With provocative ballistic missile tests and harassment of American naval vessels in the Persian Gulf becoming a near routine occurrence, the Trump administration hardly needs a reminder of the importance of confronting the IRGC. Now the White House must decide whether it is prepared to bring an end to the regime that created the hardline paramilitary organization.

    By taking assertive actions and supporting the Iranian opposition, Trump can signal not only his displeasure with JCPOA but also write the next chapter in U.S. policy toward Iran by building on the successful passage of congressional sanctions legislation.

    Tehran’s rogue status and lack of legitimacy presents the White House with a unique opportunity to further isolate the Iranian regime and deny it the resources to suppress its own people the next time they rise up and demand change. The question is whether the administration is willing to seize the opportunity and push for regime change in Tehran.

    Source: The Hill http://thehill.com/blogs/pundits-blog/foreign-policy/345329-trump-sanctions-set-stage-for-necessary-regime-change-in

    Ivan Sascha Sheehan, Ph.D., is director of the graduate programs in Global Affairs & Human Security and Negotiations & Conflict Management in the School of Public and International Affairs at the University of Baltimore. Follow him on Twitter @ProfSheehan.

    via #BlacklistIRGC: Trump sanctions set stage for necessary regime change in Iran  iranarabspring

     

     

     
  • Masoud Dalvand 4:44 pm on June 19, 2017 Permalink | Reply
    Tags: , , , , Iran sanctions, , , ,   

    ANALYSIS: Iran’s future after new US sanctions 

    The regime in Tehran continues to be in a state of shock after the passage of unprecedented United States Senate sanctions on Thursday targeting Iran’s ballistic missile program, support for terrorism in the Middle East and flagrant human rights violations.

    Many of the new measures imposed on Iran are far more complex than any sanctions even prior to the Iran nuclear deal. There is no need for the Trump administration to tear up the Joint Comprehensive Plan of Action (JCPOA), as these new sanctions provide the US President vast authority for further punitive action. This new initiative also contains a classified amendment believed to describe Iran as an extremely dangerous state.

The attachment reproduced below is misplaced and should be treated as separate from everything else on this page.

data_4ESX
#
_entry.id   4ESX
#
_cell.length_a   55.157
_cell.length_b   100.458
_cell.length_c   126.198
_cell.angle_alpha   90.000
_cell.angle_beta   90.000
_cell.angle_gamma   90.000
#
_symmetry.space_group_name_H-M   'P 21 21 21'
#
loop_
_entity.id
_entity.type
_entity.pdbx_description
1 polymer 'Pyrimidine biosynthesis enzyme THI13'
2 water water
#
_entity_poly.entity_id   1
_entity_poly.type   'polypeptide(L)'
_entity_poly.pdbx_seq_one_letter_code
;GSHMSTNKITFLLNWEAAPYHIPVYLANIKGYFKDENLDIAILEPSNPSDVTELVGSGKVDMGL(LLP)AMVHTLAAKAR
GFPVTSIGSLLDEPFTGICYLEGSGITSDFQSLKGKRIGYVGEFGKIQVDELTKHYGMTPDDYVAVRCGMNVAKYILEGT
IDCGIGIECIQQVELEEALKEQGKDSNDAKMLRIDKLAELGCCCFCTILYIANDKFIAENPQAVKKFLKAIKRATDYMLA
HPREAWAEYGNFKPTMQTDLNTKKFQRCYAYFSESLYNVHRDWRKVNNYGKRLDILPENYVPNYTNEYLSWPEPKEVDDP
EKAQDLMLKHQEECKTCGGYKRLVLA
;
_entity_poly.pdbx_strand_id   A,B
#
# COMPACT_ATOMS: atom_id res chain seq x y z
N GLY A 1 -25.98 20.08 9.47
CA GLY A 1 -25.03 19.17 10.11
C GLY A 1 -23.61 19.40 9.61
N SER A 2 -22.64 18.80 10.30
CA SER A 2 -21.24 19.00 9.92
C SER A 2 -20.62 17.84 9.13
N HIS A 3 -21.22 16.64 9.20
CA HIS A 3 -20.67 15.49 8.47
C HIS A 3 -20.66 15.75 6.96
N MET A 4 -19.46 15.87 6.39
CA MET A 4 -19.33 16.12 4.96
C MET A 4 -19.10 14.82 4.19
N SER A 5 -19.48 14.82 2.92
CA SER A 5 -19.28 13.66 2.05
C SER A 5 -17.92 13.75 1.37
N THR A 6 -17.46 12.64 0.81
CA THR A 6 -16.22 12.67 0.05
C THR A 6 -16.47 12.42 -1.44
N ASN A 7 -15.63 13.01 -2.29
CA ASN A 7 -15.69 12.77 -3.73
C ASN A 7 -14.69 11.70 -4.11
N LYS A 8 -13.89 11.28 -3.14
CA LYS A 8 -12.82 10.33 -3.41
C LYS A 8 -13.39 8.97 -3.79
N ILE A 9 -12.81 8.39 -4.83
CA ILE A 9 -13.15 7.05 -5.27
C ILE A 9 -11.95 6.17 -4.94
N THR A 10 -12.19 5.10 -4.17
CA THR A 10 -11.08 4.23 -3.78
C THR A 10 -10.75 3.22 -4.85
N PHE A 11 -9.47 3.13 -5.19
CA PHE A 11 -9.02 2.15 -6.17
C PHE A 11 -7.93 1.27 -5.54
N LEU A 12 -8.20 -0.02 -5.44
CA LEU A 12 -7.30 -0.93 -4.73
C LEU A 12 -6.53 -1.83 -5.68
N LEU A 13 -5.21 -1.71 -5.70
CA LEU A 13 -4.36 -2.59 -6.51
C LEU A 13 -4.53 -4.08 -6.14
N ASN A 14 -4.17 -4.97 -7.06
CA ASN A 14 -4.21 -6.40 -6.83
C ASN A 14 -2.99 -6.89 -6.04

The threats

    Saudi Foreign Minister Adel al-Jubeir highlighted the importance of this threat after a recent meeting with his British counterpart in London.

    “If Iran seeks respect it must bring an end to supporting terrorism, bombing embassies and spreading sectarianism… Iran also supports terrorism, meddles in others’ affairs, fuels sectarianism, and dispatches the Revolutionary Guards in Iraq, Syria and Yemen,” he said.

    Further signs of the mullahs’ devious intentions are seen as Iran is reported to provide cruise missiles to Yemen’s Houthis and resulting in a grave threat to the strategic Bab el-Mandeb waterway, according to the US.

    As Iran also continues its destructive support for Shiite groups in Iraq, Vice President Ayad Allawi voiced concerns over Tehran of fomenting sectarian rifts across the country prior to next year’s parliamentary election.

    And Iran will also continue its efforts in Syria, as many parties are seeking land grabs to ensure their interests in the post-ISIS era. Knowing this, Tehran is seeking leverages in the region to have negotiating ammunition, especially considering the sweeping actions exerted through the new US Senate resolution.

    A handout picture provided by the office of Iranian President Hassan Rouhani shows him delivering a speech during a conference entitled “Implementation of Joint Comprehensive Plan of Action (JCPOA) a new chapter in Iran’s economy”, on January 19, 2016, in Tehran. (AFP)

    ‘JCPOA 2, 3 and 4’

    Section 5 of this bill enforces sanctions on the Revolutionary Guards (IRGC). Any individual providing services to an entity identified in this executive order will result in that individual being placed in the US sanctions list. There is no longer any temporary measures and the individual or entity will be permanently sanctioned.

    All government and non-government branches having any cooperation with the IRGC bear the potential of being blacklisted. Prior to the JCPOA around 600 individuals and entities were blacklisted and the JCPOA delisted around 400. However, with the approval and implementation of this new bill we can forecast a few thousand individuals and entities being blacklisted as a result.

    One sign of Iran’s shock is seen in the fact that the regime’s parliament has postponed its response to the Senate bill after a two-week recess. This is no ordinary sanctions bill against Iran and can be considered a mother initiative paving the path for far reaching sanctions against Tehran that bear no need for legal legislation, as they will become operational through executive orders.